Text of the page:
J.H., by next friend Betty Harris v. Williamson County et al
MEMORANDUM OPINION OF THE COURT & ORDER. Signed by District Judge Aleta A. Trauger on 3/23/17. (DOCKET TEXT SUMMARY ONLY-ATTORNEYS MUST OPEN THE PDF AND READ THE ORDER.)(am)
IN THE UNITED STATES DISTRICT COURT
FOR THE MIDDLE DISTRICT OF TENNESSEE
J.H., by next friend BETTY HARRIS
TENNESSEE, et al.
MEMORANDUM AND ORDER
Pending before the court is Plaintiff’s Motion to Review Denial of Motion to Amend
Complaint (Docket No. 153). Defendants have filed Responses (Docket Nos. 164 and 166), and
Plaintiff has filed a Reply (Docket No. 172-1). Plaintiff seeks review of the Magistrate Judge’s Order
(Docket No. 143), which denied Plaintiff’s Motion to Amend Complaint and Motion for Relief from
the Scheduling Order (Docket No. 109).
Pursuant to Rule 72(a) of the Federal Rules of Civil Procedure, the court may reverse or
modify the ruling of the Magistrate Judge only if it is clearly erroneous or contrary to law.1 For the
reasons set forth below, the court finds that the ruling of the Magistrate Judge is neither clearly
erroneous nor contrary to law, and the Order of the Magistrate Judge is AFFIRMED.
This action alleges civil rights violations by Defendants against J.H., a minor who was
incarcerated in the Williamson County Juvenile Detention Center at various times from May 2013
until December 2013. Pursuant to the Initial Case Management Order, the deadline for filing any
Plaintiff argues that the pending motion is dispositive and the Magistrate Judge’s
Order is, therefore, subject to de novo review. But the court must, by necessity, determine the
motion for relief from a scheduling order first, and that motion is not dispositive.
motions to amend the pleadings was June 3, 2016. Docket No. 31. This deadline was agreed upon
and proposed by the parties in their proposed Joint Initial Case Management Order. Docket No. 25.
Plaintiff did not seek relief from the deadline for filing amendments at any time prior to the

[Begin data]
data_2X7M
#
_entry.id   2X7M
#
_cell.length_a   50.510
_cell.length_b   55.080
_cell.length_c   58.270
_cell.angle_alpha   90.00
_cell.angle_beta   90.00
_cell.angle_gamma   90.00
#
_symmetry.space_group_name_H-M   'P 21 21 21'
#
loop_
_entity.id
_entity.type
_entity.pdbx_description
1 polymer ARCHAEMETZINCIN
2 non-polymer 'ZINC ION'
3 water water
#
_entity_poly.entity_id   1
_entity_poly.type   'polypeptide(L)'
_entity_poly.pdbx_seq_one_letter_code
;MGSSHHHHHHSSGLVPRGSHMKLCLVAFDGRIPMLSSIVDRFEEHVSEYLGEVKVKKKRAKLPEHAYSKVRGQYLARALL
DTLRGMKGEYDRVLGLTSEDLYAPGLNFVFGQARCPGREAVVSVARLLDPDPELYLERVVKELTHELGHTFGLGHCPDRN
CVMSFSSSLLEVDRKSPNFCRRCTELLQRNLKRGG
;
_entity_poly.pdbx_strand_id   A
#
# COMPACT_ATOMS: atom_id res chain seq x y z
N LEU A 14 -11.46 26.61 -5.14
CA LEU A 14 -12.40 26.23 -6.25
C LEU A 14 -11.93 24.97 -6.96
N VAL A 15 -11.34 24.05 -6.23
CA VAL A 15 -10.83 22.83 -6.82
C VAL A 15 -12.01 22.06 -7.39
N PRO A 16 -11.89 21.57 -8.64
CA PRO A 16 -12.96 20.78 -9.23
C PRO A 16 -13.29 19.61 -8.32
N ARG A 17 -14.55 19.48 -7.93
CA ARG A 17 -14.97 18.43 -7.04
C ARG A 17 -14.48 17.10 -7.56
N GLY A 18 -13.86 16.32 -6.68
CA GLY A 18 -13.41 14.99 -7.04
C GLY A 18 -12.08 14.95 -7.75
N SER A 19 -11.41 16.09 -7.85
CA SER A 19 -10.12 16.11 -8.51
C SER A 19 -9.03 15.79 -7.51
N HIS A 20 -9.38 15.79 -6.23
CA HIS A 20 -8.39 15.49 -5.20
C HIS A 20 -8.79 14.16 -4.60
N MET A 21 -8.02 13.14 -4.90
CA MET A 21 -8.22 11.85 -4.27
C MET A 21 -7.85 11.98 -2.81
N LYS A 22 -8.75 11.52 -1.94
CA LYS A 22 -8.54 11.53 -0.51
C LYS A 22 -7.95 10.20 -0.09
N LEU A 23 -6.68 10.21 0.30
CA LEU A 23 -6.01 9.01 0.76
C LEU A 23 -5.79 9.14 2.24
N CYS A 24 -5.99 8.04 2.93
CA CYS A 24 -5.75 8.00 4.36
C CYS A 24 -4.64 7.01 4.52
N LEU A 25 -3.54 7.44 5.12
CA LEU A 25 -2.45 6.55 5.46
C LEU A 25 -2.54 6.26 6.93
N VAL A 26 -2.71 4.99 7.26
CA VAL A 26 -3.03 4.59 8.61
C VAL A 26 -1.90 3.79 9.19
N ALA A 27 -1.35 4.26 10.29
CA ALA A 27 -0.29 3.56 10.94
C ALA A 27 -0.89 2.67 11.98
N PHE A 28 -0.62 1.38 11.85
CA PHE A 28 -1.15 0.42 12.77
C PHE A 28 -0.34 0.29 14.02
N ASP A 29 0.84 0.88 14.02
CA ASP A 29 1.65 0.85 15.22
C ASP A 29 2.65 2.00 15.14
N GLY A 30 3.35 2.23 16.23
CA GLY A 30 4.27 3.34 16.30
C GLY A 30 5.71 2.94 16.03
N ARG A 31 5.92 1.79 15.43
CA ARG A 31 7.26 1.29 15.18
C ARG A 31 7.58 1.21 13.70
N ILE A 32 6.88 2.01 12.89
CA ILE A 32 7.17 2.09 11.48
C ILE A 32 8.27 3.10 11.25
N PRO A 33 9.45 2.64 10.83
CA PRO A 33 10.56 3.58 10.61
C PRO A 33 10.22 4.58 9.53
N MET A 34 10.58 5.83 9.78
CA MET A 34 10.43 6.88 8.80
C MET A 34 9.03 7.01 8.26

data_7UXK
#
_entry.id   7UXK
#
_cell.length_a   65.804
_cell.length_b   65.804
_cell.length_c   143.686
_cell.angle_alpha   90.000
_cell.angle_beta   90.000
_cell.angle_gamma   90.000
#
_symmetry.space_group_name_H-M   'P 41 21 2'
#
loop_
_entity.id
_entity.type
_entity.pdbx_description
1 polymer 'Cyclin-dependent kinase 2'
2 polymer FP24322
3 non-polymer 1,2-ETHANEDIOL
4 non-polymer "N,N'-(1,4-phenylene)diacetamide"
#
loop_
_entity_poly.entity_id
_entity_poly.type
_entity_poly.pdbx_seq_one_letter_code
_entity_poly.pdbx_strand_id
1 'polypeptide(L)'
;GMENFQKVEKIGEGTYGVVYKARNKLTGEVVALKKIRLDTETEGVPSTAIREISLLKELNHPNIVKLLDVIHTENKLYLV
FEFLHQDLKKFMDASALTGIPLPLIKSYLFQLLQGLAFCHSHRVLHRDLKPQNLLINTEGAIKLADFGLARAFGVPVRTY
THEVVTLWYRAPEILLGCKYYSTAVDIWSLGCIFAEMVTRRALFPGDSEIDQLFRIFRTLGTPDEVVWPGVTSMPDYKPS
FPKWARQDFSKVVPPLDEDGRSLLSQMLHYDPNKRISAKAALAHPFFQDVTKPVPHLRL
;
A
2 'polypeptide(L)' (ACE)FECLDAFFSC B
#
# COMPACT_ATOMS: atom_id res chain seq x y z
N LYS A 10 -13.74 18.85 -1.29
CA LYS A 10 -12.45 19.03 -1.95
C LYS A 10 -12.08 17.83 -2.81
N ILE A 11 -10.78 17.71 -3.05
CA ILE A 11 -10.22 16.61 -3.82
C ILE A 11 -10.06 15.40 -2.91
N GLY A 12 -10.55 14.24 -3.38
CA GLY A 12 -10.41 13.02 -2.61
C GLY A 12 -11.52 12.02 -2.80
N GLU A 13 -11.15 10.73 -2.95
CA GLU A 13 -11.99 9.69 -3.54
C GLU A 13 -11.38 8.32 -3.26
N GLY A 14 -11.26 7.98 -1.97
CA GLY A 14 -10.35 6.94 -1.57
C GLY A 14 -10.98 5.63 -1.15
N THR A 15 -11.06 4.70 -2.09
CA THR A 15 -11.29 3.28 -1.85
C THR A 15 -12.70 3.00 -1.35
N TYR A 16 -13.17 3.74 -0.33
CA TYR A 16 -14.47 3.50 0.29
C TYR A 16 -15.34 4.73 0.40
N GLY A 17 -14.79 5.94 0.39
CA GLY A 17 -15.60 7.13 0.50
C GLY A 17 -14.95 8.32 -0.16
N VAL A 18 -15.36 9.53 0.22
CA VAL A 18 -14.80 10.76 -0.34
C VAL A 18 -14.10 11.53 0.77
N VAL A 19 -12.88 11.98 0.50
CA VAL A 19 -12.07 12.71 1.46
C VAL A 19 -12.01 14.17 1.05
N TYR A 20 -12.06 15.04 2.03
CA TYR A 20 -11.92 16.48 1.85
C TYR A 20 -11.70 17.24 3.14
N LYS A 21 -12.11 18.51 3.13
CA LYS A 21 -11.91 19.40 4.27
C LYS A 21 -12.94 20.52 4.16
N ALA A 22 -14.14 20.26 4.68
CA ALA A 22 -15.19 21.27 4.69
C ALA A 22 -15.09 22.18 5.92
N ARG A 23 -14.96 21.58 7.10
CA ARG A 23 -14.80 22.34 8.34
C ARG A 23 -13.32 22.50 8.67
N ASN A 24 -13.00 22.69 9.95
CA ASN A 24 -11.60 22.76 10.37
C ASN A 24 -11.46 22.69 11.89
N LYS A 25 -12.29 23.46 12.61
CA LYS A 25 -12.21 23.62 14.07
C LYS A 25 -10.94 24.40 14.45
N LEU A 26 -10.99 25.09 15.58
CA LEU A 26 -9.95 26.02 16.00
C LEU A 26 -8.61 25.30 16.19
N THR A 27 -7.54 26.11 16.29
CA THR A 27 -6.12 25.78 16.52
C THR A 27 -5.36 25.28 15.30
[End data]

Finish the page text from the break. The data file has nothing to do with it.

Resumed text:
June 3, 2016 deadline. At a September 23, 2016 case management conference, Plaintiff’s counsel
advised the Magistrate Judge that she wished to file a motion to amend the Complaint. The court
gave Plaintiff a deadline of December 19, 2016, to file a motion for an extension of the amendment
deadline. Docket No. 79. An opinion on the merits of any request by Plaintiff for relief from the
amendment deadline was expressly reserved. Id.
On December 19, 2016, more than six months after the amendment deadline, Plaintiff filed
a Motion to Amend the Complaint and for Relief from the Scheduling Order. Docket No. 109.
Plaintiff’s proposed Amended Complaint is 106 pages long and, among other things, names twelve
additional Defendants. 2
The court must first determine whether Plaintiff’s request for relief from the scheduling order
has merit, for if it does not, then the proposed amended complaint is untimely filed. Under the
Federal Rules of Civil Procedure, once a scheduling order is entered, it “may be modified only for
good cause and with the judge’s consent.” Fed. R. Civ. P. 16(b)(4). Even though motions for leave
to amend are normally “freely given,” a different standard applies when the proposed amendment
is so late that it would require modification of the Rule 16 scheduling order. Stewart v. King, 2011
WL 237678 at * 4 (M.D. Tenn. Jan. 24, 2011) (citing Korn v. Paul Revere Life Ins. Co., 382 Fed.
App’x. 443, 449 (6th Cir. 2010)).
The Magistrate Judge correctly noted that the filing of this Amended Complaint,
adding twelve new Defendants and totaling 106 pages, would be prejudicial to Defendants.
Good cause is measured by the movant’s diligence in attempting to meet the case
management order’s requirements. Stewart at * 5. That is, the Plaintiff must show that despite his
diligence, he could not meet the original deadline. Id.
Plaintiff makes numerous arguments as to why he could not have filed his Motion to Amend
and proposed Amended Complaint by the June 3, 2016 deadline. Plaintiff is focused on the wrong
question, however.3 The issue is whether Plaintiff had good cause for failing to request that the
scheduling order deadline be extended. Even if Plaintiff was not completely “ready” to file his
proposed Amended Complaint, he could easily have sought relief from the June 3, 2016 deadline
before that deadline passed. Certainly he could have sought relief from that deadline before six
months had passed. Plaintiff’s Motion states that “Plaintiff did not have sufficient time to obtain
information needed for an amended complaint.” Docket No. 153. So, Plaintiff should have asked for
more time, but he did not.
Plaintiff has failed to show that despite his diligence, he could not meet the June 3, 2016
deadline. In other words, Plaintiff has failed to carry his burden of showing good cause for extending
the scheduling order deadline. The decision of the Magistrate Judge is neither clearly erroneous nor
contrary to law, and that decision is affirmed.
IT IS SO ORDERED.
ALETA A. TRAUGER
UNITED STATES DISTRICT JUDGE
For example, Plaintiff’s arguments about the delays in discovery are relevant to
why he needed additional time to file an Amended Complaint, but they are not excuses for failing
to file a timely request to amend the scheduling order.
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